Serotonin is probably the most talked-about neurotransmitter – the ‘happy’ brain chemical! Deficits in serotonin can lead to depression, aggressiveness, anxiety, panic attacks, food and alcohol cravings, irritability, and insomnia.
Your genes play a very important role in the conversion of amino acids to neurotransmitters. Amino acids are the raw materials for neurotransmitters and a range of vitamins and minerals are co-factors necessary for their production.
The TPH2 gene is responsible to convert tryptophan to 5-HTP, which gets converted to serotonin in the brain. TPH2 is the first and rate-limiting step in the biosynthesis of serotonin. Serotonin can only be made from tryptophan that has crossed the blood-brain barrier (BBB).
A mutation in the TPH2 gene will alter the amount of tryptophan being converted to serotonin. In other words, if TPH2 is not working, the body will produce less serotonin. Supplementation with 5-HTP, if recommended by your healthcare practitioner, can overcome this genetic deficiency.
If you do not carry mutations in the TPH2 gene, it means you CAN produce serotonin, but only IF you consume adequate amounts of tryptophan….
3. The “Receiver”: HTR1A
The last gene in the serotonin pathway is HTR1A or the serotonin receptor. When serotonin gets released by one neuron into the space (synapse), it has to bind to receptors on the next neuron, triggering a reaction that sends the signal along.
5HT1A receptors are found on both the receiving and releasing neurons of serotonin. Receptors that must release serotonin are called autoreceptors. Serotonin receiving neurons are called postsynaptic receptors. The 5HT1A receptors are also found on the same neuron that is releasing serotonin (called auto-receptors). 5HT1A receptors are both auto-receptors and postsynaptic receptors because they act as a negative feedback system. Thus, when serotonin levels rise too much in the postsynaptic gap between neurons, the releasing neuron is triggered to stop releasing more serotonin. At the site of 5HT1A postsynaptic receptors, serotonin acts as the key and the 5HT1A receptor acts as the lock.
For optimal serotonin function, less activation of the receptors on the releasing neuron (autoreceptors) and more activation on the receiving neuron (postsynaptic receptors), is required. To overly simplify it, autoreceptors have a negative influence and postsynaptic receptors are positive.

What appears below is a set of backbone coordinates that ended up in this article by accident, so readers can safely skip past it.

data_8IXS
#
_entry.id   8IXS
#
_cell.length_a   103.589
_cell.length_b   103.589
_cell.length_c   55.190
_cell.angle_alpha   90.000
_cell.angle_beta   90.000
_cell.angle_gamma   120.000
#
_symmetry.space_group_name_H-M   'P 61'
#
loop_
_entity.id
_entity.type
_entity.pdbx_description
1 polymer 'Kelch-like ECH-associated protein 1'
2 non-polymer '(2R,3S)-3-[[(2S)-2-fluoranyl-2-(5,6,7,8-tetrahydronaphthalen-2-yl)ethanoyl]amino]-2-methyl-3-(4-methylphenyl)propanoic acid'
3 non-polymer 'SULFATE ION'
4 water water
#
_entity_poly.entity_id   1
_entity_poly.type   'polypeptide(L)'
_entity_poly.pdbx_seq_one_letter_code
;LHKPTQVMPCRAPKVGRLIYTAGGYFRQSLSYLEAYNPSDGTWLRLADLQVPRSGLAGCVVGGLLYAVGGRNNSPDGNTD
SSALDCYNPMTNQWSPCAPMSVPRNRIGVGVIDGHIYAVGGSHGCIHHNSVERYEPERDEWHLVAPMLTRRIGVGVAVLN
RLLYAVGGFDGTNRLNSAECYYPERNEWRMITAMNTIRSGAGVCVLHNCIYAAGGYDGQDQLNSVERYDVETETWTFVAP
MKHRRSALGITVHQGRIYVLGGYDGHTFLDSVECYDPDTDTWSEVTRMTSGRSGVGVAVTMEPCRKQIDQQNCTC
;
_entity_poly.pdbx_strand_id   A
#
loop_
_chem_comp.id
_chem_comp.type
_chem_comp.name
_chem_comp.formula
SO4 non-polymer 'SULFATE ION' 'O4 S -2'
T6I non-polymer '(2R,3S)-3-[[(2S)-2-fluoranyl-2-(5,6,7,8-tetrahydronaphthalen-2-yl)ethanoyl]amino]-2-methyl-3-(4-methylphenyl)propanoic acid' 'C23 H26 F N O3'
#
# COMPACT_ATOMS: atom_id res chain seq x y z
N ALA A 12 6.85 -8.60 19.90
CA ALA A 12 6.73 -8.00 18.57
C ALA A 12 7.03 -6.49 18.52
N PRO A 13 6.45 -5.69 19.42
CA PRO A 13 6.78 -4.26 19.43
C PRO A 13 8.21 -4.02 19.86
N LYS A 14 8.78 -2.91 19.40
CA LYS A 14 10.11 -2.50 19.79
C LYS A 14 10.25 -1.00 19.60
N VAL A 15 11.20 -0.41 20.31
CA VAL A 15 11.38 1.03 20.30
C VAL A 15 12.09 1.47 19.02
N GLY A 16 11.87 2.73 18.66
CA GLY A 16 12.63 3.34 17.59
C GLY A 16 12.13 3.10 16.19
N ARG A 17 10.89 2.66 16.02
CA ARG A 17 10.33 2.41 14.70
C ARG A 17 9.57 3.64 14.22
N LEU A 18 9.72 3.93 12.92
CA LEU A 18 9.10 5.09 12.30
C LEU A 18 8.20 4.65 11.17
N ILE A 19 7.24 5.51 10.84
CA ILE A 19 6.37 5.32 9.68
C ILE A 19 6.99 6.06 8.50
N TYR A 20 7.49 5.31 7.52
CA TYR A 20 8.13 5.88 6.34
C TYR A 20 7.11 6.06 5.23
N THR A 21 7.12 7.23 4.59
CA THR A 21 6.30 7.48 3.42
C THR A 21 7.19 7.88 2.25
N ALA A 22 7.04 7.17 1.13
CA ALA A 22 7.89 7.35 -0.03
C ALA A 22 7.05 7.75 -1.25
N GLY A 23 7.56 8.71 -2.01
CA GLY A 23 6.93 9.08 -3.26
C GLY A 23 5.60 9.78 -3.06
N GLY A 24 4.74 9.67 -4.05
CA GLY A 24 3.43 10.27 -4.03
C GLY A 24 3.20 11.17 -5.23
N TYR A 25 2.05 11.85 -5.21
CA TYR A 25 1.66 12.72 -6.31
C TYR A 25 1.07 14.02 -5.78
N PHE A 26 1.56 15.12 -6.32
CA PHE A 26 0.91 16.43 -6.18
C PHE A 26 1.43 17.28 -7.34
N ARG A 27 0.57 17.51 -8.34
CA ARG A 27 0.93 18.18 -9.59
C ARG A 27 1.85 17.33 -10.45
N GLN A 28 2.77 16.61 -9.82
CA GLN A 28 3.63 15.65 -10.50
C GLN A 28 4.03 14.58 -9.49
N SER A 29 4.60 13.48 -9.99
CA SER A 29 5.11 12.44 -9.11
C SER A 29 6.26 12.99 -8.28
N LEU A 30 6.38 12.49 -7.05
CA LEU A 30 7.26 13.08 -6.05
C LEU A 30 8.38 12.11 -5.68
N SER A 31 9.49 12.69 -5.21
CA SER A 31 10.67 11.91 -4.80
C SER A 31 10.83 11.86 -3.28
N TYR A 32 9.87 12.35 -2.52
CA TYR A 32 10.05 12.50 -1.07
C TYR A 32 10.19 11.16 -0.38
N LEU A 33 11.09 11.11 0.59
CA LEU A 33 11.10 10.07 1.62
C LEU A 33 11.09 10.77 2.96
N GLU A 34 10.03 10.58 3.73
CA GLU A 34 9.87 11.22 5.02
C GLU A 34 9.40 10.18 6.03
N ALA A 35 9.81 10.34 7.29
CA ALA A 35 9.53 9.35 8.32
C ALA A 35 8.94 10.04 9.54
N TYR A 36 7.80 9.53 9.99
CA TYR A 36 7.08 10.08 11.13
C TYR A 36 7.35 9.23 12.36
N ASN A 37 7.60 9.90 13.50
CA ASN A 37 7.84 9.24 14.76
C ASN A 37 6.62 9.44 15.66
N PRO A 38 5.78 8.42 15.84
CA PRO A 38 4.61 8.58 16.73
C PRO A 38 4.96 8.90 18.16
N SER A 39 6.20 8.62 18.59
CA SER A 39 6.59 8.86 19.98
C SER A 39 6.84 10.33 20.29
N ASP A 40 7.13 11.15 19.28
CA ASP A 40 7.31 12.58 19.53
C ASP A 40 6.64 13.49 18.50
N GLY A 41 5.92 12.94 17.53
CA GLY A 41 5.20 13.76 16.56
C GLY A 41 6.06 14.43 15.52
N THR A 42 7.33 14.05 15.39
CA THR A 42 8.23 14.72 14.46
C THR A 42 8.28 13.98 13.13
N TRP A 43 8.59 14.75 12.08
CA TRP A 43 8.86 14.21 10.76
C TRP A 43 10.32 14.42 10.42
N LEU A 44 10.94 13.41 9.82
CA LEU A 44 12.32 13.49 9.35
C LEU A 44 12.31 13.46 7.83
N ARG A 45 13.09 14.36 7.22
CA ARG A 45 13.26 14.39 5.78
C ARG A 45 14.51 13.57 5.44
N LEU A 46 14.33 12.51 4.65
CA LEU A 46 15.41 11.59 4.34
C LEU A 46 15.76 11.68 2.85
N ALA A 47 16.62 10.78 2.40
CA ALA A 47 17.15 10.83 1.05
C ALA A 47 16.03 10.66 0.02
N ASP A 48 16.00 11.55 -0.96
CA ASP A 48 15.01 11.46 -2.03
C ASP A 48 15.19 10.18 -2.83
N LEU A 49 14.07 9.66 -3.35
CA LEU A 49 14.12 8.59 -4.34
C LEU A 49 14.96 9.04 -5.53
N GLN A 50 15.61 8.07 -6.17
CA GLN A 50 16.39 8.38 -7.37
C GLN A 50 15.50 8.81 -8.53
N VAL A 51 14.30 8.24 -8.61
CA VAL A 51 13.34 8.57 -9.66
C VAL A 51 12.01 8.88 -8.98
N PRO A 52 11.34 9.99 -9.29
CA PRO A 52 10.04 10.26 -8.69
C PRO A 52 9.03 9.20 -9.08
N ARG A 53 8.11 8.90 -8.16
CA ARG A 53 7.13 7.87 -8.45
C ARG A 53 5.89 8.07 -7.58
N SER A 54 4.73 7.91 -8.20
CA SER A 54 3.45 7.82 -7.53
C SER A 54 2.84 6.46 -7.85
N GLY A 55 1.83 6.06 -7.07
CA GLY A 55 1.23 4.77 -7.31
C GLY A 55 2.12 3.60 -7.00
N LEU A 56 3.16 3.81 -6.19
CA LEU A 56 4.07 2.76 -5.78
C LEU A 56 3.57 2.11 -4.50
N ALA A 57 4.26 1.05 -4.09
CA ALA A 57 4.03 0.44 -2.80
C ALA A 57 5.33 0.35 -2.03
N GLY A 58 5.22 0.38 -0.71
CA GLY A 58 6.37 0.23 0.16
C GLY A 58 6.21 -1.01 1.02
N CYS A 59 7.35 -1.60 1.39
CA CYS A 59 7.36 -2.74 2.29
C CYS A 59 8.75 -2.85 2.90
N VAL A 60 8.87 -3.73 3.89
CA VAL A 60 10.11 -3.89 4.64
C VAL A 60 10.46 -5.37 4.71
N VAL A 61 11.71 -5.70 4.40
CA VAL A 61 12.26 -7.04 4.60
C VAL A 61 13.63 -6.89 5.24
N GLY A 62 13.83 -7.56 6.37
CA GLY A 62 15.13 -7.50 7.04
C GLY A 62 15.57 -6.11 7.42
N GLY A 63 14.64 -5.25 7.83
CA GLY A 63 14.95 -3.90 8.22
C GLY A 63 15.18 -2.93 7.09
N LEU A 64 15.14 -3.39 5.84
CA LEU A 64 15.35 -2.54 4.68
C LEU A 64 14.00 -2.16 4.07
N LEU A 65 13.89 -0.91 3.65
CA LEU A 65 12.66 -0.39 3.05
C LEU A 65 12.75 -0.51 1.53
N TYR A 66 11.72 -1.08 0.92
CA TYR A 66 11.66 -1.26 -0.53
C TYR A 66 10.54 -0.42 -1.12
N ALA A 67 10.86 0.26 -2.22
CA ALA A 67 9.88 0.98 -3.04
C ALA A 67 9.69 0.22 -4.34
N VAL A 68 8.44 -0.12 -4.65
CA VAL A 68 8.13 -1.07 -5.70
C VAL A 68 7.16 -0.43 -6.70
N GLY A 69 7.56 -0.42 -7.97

When you carry a mutation in the HTR1A gene, it upregulates 5-HT1A activity and increases auto-receptor expression. This is associated with increased negative feedback and reduced serotonin signaling at postsynaptic receptors. The goal is to make the auto-receptors that inhibit serotonin secretion become less sensitive to serotonin and activate the postsynaptic receptors and make them more sensitive.
How do you know what your neurotransmitter levels are?
Although there is no one test that is 100% accurate, measuring the metabolite levels from the neurotransmitters in your urine would be very beneficial:
- 5-Hydroxyindoleacetate (5-HIAA) – serotonin metabolite (urinary / salivary)
- Vanilmandelate (VMA) – norepinephrine/epinephrine metabolite
- Cortisol (salivary cortisol)
- HVA: dopaminemetabolite (urine)
How can you boost your serotonin levels?
Ensure you work with a qualified GENEWAY™ practitioner to interpret your genetic results and find the best way for YOU to boost serotonin levels.
Eating carbs along with foods high in tryptophan may help more tryptophan crossing the blood-brain-barrier. Foods high in tryptophan:
|Seeds & Nuts||Soy beans||Cheese|
|Lamb, Beef, Pork & Game||Chicken||Fish & Shellfish|
|Beans & Lentils||Eggs||Turkey|
- Regular exercise can dramatically boost neurotransmitters production. Exercising triggers the release of tryptophan into the blood. Participating in relaxing and pleasurable activities and limiting alcohol intake are also all positive influences.
- Prescription medication
The use of specific supplements and herbs have been shown in a number of studies to be effective in increasing neurotransmitter levels and lifting one’s mood.
- SAMe (S-adenosyl-L-methionine)
- St. John’s Wort
Before trying a new supplement, check in with your healthcare provider since it can interact with prescription medications.
Massage therapy helps increase serotonin.